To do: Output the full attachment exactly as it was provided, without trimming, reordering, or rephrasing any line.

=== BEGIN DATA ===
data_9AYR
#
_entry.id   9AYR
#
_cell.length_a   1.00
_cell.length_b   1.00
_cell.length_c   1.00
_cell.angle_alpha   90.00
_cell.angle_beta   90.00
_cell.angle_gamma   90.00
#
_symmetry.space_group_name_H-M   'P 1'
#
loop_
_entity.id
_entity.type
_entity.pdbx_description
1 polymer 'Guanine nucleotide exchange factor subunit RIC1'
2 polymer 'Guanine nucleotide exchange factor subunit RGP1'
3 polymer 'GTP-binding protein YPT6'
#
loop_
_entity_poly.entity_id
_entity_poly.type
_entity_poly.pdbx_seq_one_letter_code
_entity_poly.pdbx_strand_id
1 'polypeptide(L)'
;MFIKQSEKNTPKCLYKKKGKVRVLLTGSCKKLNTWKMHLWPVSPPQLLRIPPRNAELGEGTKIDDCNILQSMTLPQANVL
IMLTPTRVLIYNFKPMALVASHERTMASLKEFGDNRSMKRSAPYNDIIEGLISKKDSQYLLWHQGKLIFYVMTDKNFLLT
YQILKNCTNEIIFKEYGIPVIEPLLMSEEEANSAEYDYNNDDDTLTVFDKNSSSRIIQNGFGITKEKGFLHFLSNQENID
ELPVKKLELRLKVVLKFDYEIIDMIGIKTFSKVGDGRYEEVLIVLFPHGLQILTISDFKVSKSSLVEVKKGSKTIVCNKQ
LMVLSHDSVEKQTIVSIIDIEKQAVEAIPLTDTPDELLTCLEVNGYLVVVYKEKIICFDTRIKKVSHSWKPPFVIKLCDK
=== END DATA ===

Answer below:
data_9AYR
#
_entry.id   9AYR
#
_cell.length_a   1.00
_cell.length_b   1.00
_cell.length_c   1.00
_cell.angle_alpha   90.00
_cell.angle_beta   90.00
_cell.angle_gamma   90.00
#
_symmetry.space_group_name_H-M   'P 1'
#
loop_
_entity.id
_entity.type
_entity.pdbx_description
1 polymer 'Guanine nucleotide exchange factor subunit RIC1'
2 polymer 'Guanine nucleotide exchange factor subunit RGP1'
3 polymer 'GTP-binding protein YPT6'
#
loop_
_entity_poly.entity_id
_entity_poly.type
_entity_poly.pdbx_seq_one_letter_code
_entity_poly.pdbx_strand_id
1 'polypeptide(L)'
;MFIKQSEKNTPKCLYKKKGKVRVLLTGSCKKLNTWKMHLWPVSPPQLLRIPPRNAELGEGTKIDDCNILQSMTLPQANVL
IMLTPTRVLIYNFKPMALVASHERTMASLKEFGDNRSMKRSAPYNDIIEGLISKKDSQYLLWHQGKLIFYVMTDKNFLLT
YQILKNCTNEIIFKEYGIPVIEPLLMSEEEANSAEYDYNNDDDTLTVFDKNSSSRIIQNGFGITKEKGFLHFLSNQENID
ELPVKKLELRLKVVLKFDYEIIDMIGIKTFSKVGDGRYEEVLIVLFPHGLQILTISDFKVSKSSLVEVKKGSKTIVCNKQ
LMVLSHDSVEKQTIVSIIDIEKQAVEAIPLTDTPDELLTCLEVNGYLVVVYKEKIICFDTRIKKVSHSWKPPFVIKLCDK